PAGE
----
League commissioner Don Garber and president Mark Abbott visited Montreal to meet with Saputo and members of the Quebec government to measure progress toward obtaining public funding to expand the team's current home, Saputo Stadium, which currently holds 13,034.
Saputo is one of the driving forces behind the new North American Soccer League, which has broken away from United Soccer Leagues (USL) and formed a 10-team alternative league that has applied for sanction by U.S. Soccer. The Impact won the 2009 USL title in October but nonetheless opposes the group, NuRock Soccer Holdings, which bought the USL from Nike in August.
Garber, Abbott, and Saputo met Wednesday morning with Quebec Minister of Finance Raymond Bachand and Montreal Mayor Gerald Tremblay.
"We continued our discussions with the Saputo family about a future MLS expansion team in Montreal and had very productive meetings with Minister Bachand about securing funding for the expansion of Saputo Stadium," Garber said in a league press release following the meetings. "We've stated many times that Montreal would be a great market for MLS and we look forward to continuing our discussions."
There is strong support for a Montreal entry among members of the Board of Governors, who nonetheless want financial assurances and solid governmental backing before approving a stadium renovation plan.
Another snag is a 20th team to accompany Montreal as the 19th. Though several cities continue to interest the league, including St. Louis, Ottawa, and Atlanta, Saputo's latest proclamation that Montreal will play in MLS starting in 2012 may be yet another premature statement. David Beckham's contract includes an option on an MLS team, which he could exercise when his five-year contract expires at the end of the 2011 season.
Almost from the day the stadium opened, in May of last year, Saputo began issuing periodic public declarations that the move to MLS was imminent. Just over a year ago, Montreal - one of seven candidates to obtain two available expansion slots for 2011 -- dropped out of the selection process by which applications from Vancouver and Portland were officially approved by the league's Board of Governors last March.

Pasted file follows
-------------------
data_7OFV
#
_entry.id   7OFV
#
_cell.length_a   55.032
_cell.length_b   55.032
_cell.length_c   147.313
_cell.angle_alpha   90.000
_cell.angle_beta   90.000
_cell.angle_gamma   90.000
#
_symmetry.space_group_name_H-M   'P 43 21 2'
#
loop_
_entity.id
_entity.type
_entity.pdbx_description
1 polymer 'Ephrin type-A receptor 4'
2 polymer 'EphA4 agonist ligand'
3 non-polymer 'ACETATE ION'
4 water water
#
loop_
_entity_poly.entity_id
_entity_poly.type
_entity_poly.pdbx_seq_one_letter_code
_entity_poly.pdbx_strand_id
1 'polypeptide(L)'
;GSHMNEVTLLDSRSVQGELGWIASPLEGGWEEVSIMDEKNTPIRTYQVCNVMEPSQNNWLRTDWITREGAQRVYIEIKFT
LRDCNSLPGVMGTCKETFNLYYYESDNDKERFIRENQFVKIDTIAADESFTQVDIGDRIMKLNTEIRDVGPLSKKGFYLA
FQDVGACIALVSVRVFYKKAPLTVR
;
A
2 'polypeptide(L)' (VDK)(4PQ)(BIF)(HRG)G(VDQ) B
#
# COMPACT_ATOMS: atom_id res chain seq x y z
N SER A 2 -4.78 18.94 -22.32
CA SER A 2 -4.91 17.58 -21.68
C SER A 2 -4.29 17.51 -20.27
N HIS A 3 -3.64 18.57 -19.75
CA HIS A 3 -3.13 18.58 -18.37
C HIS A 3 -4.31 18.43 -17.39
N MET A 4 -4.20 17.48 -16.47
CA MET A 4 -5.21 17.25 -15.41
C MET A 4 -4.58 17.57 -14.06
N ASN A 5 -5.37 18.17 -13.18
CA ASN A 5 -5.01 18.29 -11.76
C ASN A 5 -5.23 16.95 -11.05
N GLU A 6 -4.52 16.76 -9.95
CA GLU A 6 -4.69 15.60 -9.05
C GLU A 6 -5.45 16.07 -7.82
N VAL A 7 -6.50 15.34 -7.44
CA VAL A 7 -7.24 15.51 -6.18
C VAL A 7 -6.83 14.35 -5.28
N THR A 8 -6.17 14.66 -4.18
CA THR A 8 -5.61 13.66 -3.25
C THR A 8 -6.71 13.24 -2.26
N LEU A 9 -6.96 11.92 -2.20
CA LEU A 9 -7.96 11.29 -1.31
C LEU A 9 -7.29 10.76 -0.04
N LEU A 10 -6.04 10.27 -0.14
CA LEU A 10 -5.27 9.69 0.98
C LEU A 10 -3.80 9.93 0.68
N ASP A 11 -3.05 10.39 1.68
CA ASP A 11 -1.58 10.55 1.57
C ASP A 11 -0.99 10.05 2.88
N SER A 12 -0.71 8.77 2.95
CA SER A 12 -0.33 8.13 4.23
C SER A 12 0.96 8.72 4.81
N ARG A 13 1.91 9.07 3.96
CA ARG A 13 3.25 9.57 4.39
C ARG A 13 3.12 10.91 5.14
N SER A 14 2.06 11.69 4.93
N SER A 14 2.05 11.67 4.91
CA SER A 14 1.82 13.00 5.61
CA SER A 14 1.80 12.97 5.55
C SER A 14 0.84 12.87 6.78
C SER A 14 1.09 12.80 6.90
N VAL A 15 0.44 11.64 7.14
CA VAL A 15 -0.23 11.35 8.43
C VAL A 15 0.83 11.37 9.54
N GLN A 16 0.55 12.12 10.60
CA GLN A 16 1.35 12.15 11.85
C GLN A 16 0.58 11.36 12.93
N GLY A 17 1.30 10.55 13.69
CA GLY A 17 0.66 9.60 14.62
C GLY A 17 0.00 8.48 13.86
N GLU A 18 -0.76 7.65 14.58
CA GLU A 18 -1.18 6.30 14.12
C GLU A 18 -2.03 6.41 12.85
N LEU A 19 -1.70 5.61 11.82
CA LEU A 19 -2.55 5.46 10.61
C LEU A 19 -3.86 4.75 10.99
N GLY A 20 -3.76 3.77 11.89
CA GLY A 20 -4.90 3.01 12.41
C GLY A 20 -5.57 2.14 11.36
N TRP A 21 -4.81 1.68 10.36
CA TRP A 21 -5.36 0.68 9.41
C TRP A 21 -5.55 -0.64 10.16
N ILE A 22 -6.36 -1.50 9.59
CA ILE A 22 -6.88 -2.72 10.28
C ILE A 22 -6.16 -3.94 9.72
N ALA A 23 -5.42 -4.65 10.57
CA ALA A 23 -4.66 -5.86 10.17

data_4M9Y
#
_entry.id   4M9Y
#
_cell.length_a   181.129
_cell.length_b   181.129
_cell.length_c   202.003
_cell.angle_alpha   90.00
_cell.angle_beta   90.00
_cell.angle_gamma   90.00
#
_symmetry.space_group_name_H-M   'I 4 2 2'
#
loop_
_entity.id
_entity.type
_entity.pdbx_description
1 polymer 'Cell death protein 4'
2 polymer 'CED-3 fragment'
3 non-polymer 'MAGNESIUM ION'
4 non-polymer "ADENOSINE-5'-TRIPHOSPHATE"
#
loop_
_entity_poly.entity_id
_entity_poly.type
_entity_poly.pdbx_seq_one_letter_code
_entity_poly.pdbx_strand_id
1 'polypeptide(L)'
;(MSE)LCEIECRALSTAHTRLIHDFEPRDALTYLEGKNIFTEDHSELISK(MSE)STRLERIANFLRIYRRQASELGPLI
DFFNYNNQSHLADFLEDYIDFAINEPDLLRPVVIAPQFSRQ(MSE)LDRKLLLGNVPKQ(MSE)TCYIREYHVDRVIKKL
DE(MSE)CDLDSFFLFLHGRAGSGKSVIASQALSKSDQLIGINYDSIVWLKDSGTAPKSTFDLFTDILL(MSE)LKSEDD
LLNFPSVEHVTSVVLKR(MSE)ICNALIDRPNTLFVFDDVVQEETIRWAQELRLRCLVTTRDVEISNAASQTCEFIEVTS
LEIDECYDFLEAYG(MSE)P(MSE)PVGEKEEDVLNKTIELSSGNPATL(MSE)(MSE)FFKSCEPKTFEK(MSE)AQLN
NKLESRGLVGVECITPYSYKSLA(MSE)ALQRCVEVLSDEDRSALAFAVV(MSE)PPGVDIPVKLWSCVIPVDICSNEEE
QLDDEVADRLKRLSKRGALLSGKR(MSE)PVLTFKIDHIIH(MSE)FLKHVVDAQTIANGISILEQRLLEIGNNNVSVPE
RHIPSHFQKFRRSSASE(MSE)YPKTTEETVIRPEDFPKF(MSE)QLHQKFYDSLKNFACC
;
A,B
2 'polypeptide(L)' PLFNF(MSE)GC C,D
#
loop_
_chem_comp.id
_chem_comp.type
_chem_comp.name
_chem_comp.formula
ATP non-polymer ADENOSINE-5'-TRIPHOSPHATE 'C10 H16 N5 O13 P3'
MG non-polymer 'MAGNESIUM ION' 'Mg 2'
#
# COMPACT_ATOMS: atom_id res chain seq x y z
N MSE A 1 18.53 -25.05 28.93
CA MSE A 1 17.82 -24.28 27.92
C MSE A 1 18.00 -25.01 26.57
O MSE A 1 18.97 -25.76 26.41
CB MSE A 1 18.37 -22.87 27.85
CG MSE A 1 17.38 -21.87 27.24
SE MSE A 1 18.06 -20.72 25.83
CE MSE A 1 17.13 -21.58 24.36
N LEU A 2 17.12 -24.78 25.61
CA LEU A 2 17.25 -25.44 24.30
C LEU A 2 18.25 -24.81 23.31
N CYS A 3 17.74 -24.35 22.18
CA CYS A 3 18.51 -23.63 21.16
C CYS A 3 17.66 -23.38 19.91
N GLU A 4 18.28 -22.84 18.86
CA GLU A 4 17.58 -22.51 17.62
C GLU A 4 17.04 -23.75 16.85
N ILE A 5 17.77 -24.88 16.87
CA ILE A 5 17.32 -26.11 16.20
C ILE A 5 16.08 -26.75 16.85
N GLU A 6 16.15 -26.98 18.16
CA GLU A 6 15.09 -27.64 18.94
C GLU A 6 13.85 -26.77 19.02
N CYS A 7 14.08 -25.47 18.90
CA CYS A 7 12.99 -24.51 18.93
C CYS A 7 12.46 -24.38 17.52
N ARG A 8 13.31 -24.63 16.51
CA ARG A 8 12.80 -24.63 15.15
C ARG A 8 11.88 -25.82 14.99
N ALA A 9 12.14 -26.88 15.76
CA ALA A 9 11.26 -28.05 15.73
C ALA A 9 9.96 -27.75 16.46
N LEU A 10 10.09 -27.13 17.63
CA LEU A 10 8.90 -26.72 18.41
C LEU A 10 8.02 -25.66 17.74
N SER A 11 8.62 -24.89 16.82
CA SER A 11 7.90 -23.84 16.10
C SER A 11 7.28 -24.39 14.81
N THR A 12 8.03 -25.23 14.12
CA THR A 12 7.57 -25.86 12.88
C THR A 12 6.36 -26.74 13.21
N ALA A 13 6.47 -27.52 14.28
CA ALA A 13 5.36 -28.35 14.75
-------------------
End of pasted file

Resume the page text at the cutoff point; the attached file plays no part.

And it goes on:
Garber at first said Montreal had pulled out, Saputo quickly informed the press and public that the Board had done the pulling. The Board had judged Montreal's financial commitment didn't measure up to MLS standards, and the team needed to raise additional capital to pay a US$40 million expansion fee as well as fund expansion of the stadium. Vancouver and Portland eventually agreed to pay a reduced fee of $35 million; despite the setback last year, Montreal is next in line.
"We are very happy with the visit of the MLS executives in Montreal," said Saputo. "The meetings this morning with Minister Bachand and Mayor Tremblay were very positive. It's clear for us, and now more than ever, that the arrival of MLS in Montreal is only a question of time. We are hoping to have news in the first quarter of 2010."
In that same time frame plans must be finalized to start renovations at PG&E Park in Portland to get it ready in time for the 2011 season at a cost of more than $30 million.
During MLS meeting in the days leading up to MLS Cup, Portland made a presentation of its planned expansion of PG&E Park, its business plans, and marketing data. It has yet to come to an agreement with city officials for the renovation and has not found a site for a baseball facility to house the minor-league Beavers, who play at PG&E Park and would be displaced once the conversion to a 20,000-seat soccer stadium is complete.